In January 2019, LinkedIn published the 15 most promising jobs for the year. Product owner (87% YoY growth) and product manager (29% YoY growth) both made the cut. Search terms have doubled for “product manager”, and Harvard recently reported that 7% of graduates are pursuing product management careers. Product management is becoming a popular career choice, and therefore becoming crowded and competitive.
As a product management instructor and consultant, I find students often ask me how they can get a job in product management. Sometimes, it can be as simple as an updated LinkedIn profile and efficient networking. Other times, it can take hours of writing cover letters, or endless cold calls, and you find you still don’t get anywhere.
The job market places candidates that “make the match” with skills, domain knowledge, and experience. So, in a competitive market, what matters in a product manager job hunt?
Balance Imperfection and Professionalism in Your Online Presence
Today, tracking is everywhere. Our LinkedIn profiles show our career history. Social media like Facebook, Twitter, and Instagram are accessible for hiring managers or companies to form their own opinions on us early in the job application process.
People understand that it’s unprofessional to have a keg-stand photo up from college, but equally taking down everything that defines you could be harmful. New trends are emerging from a younger generation that combat the need to fit a preconceived mold. An Atlantic article discusses how this movement is affecting Instagram as “…fast-rising young influencers such as Emma Chamberlain, Jazzy Anne, and Joanna Ceddia all reject the notion of a curated feed in favor of a messier and more unfiltered vibe”.
This isn’t solely for Instagram influencers, corporations like Goldman Sachs say they will hire you if you cry in your interview after discussing a personal failure. It is because customers are demanding authentic products and brands, and who better to build authentic products and brands than authentic people.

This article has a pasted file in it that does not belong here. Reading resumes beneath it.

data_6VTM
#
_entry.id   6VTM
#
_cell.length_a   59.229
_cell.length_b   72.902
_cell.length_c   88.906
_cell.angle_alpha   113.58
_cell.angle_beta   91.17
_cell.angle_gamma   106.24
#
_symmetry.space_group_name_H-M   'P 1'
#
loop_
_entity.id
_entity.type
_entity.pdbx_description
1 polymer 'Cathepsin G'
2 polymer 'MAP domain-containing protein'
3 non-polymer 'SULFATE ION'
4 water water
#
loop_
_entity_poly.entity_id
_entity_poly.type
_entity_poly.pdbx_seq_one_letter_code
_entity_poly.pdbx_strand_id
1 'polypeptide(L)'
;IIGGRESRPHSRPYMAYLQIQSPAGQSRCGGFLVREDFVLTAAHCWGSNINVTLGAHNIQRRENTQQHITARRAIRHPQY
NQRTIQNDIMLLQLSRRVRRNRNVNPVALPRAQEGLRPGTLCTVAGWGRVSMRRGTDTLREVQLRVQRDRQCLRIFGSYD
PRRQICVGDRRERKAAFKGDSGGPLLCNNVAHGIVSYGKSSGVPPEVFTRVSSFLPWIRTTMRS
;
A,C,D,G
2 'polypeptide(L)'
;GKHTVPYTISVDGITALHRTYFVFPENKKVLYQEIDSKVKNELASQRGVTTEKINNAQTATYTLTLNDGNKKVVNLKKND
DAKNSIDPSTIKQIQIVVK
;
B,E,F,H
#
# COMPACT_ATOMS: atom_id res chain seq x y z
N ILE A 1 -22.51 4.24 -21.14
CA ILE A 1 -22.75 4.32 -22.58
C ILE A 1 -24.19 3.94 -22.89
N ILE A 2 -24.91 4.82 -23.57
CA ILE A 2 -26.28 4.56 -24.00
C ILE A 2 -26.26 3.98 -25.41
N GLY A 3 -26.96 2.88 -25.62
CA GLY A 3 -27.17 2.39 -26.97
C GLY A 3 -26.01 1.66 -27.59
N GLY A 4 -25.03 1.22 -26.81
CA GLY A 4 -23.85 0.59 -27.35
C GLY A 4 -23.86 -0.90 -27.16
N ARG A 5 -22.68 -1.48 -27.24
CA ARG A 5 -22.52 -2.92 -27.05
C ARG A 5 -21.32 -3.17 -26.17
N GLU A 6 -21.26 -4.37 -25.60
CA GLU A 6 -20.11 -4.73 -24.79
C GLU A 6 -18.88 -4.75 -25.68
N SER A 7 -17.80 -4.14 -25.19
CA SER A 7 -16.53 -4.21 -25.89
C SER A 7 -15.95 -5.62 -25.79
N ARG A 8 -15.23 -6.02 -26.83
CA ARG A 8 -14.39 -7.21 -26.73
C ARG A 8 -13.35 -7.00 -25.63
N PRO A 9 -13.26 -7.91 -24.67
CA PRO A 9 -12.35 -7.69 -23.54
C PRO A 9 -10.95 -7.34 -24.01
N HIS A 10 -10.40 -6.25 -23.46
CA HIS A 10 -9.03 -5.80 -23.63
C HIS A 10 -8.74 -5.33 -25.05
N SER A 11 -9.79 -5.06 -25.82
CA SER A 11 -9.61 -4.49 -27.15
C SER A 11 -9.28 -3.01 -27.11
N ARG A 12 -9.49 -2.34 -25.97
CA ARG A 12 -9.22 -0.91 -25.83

Use Effort and Intention to Combat Lack of Experience
The biggest challenge for a novice product manager is lack of experience, and it’s worse for those without a previous “product manager” job title. I used to think this way, but after teaching hundreds of students, I’ve changed my perspective.
Effort and intention have the potential to surpass experience because great product management is a result of how you make decisions. Today, the hardest day-to-day challenge for product managers is prioritization followed by roadmapping.
If they understand this, candidates have an opportunity to demonstrate their decision making, prioritization, and roadmapping skills by either:
- Creating portfolios
- Using product management courses to build side projects
- Learning from those with similar paths
Lack of intention wastes effort. Without effort, intentions fall short.
Use Rejection to Build Patience and Track Progress
Job hunting can feel like dating. It’s a numbers game, and logic is challenging when you experience continual rejection. Who wants to date someone uninterested in us? Why would you want to work for a company that’s not interested in you?
Yet, it feels like every article on job rejection comes from the company’s perspective. You should flip rejection on its head and use it as a compass.
When building a product, it’s best practice to define the product’s success metric(s). Answering the question, how do we know the product is successful? Is it if 50% of people like it or 80% of people? Defining metrics helps to understand progress.
It’s the same with job hunting. By using rejection to track progress, you can apply a growth mindset for improving performance and patience to solicit honest feedback.
Stand-Out Candidates Are Authentic
Without the perfect match of skills, domain knowledge and experience, you need to stand out from the sea of resumes. How? Be authentic with these three techniques:
- Balance imperfection and professionalism with your online presence
- Lead with effort and intention for lack of experience
- Use rejection to build patience and track progress
Being authentic and honoring who you are at your core is hard. Following is easy. I have done it, and so has everyone else. But if you want to stand out, I would argue the best way, and the way of the future, is by being you.
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